Terraform modules release

I am publishing four Terraform modules today. This code has lived into a private repository of mine for two years and I decided that it was time to dig it out, put it in dedicated, public repositories and release it. Two of them were my first experiments in making Terraform modules and probably too simple for general use. The other two are related to CFEngine: one helps making CFEngine test clients, the other making CFEngine servers.

As always, this code is released with a GPL license in the hope that it will be useful to more people than just myself.

tf-mod-aws-subnet-pair

Creates a public and a private subnet in a VPC. The public subnet has both an IPv4 and IPv6 address block assigned, and will be associated to a routing table so that it can handle external traffic. The private subnet only has an IPv4 address block and is not associated to any routing table.

This is a very basic module that I created for a very specific context, and one of my first experiments in writing Terraform modules. It’s probably neither useful enough nor good enough for general use. It can be good enough as an example of how to make a simple Terraform module though.

Find the code in https://github.com/brontolinux/tf-mod-aws-subnet-pair

tf-mod-aws-vpc

This module creates a VPC in the given region, and one subnet pair (public/private) in the given availability zone. It uses tf-mod-aws-subnet-pair under the hood.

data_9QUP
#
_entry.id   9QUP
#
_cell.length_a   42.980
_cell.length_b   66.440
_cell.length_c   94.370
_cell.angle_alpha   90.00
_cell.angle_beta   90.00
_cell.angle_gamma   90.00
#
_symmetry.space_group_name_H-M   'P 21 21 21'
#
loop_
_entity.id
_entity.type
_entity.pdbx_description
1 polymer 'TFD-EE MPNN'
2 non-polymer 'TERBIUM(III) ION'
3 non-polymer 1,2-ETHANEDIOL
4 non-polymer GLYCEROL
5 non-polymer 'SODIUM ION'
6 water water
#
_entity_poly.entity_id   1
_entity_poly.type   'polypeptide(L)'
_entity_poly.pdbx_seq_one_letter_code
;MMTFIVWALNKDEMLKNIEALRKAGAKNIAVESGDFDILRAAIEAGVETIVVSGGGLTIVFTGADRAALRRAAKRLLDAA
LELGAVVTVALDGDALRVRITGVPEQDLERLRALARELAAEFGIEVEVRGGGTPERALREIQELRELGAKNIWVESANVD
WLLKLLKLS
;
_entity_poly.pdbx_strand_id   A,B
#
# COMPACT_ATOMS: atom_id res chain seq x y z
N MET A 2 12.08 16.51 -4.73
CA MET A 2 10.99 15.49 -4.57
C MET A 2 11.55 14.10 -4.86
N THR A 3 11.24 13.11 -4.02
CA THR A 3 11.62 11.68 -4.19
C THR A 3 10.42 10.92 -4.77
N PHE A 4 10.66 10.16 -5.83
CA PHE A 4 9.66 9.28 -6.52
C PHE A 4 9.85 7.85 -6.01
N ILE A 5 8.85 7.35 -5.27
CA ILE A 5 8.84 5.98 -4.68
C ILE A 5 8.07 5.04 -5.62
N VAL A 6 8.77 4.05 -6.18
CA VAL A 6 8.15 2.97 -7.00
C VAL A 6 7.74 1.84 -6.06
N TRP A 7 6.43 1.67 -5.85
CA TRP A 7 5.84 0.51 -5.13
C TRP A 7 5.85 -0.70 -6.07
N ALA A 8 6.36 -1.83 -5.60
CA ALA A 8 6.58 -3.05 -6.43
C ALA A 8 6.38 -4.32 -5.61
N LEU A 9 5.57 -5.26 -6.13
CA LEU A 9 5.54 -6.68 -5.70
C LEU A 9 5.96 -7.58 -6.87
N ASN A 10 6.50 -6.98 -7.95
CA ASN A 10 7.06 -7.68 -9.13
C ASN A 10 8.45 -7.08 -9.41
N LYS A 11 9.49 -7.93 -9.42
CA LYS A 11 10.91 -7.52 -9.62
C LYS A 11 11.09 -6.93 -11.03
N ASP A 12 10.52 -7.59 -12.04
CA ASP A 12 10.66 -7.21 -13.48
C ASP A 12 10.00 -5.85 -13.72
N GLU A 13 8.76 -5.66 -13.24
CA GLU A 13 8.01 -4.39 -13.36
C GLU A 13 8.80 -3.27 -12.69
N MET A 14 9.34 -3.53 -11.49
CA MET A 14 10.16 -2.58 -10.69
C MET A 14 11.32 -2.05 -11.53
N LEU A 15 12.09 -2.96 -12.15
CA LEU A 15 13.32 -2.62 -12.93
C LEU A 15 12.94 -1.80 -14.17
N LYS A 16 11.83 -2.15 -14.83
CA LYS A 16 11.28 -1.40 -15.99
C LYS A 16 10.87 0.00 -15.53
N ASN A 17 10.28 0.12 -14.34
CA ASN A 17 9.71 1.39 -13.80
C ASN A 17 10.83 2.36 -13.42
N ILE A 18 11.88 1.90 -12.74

This is a very basic module that I created for a very specific context, and one of my first experiments in writing Terraform modules. It’s probably neither useful enough nor good enough for general use. It can be good enough as an example of how to make a simple Terraform module that uses other modules though.

Find the code in https://github.com/brontolinux/tf-mod-aws-vpc

tf-mod-cfengine-server

This module creates an internet-facing CFEngine server running in AWS on a Debian 10 instance. Spot instances are supported.

The module will create:

  1. an AWS instance (a spot instance unless you specify otherwise)
  2. an EFS filesystem for the CFEngine masterfiles, that will be mounted on the instance under /var/cfengine/masterfiles;
  3. an EFS filesystem for the CFEngine server keys and the public keys collected by the server, that will be mounted on the instance under /var/cfengine/ppkeys;
  4. a public elastic IP that will be attached to the AWS istance to make it accessible from the Internet, according to the rules established by the assigned security groups.

The module does not provide for the case where the two EFS filesystems are shared across multiple instances. It is probably possible to modify the module to either create the EFS filesystems or use existing ones, however: I didn’t need that functionality and adding it would have required more time than I could afford. Pull requests are more than welcome, in case you feel like adding that functionality to everyone’s benefit.

Find the code in https://github.com/brontolinux/tf-mod-cfengine-server

tf-mod-cfengine-client

I built this module to create test clients for my CFEngine set-up. The set-up is very specific and may not be useful in a general case. The module itself however could be useful as a starting point for building generic test clients.

The module will create:

  1. an AWS instance (a spot instance unless you specify otherwise)
  2. a public elastic IP that will be attached to the AWS istance to make it accessible from the Internet, according to the rules established by the assigned security groups.

The instance will be bootstrapped against the policy server whose IP or hostname are given in the variable cfengine_server.

Find the code in https://github.com/brontolinux/tf-mod-cfengine-client

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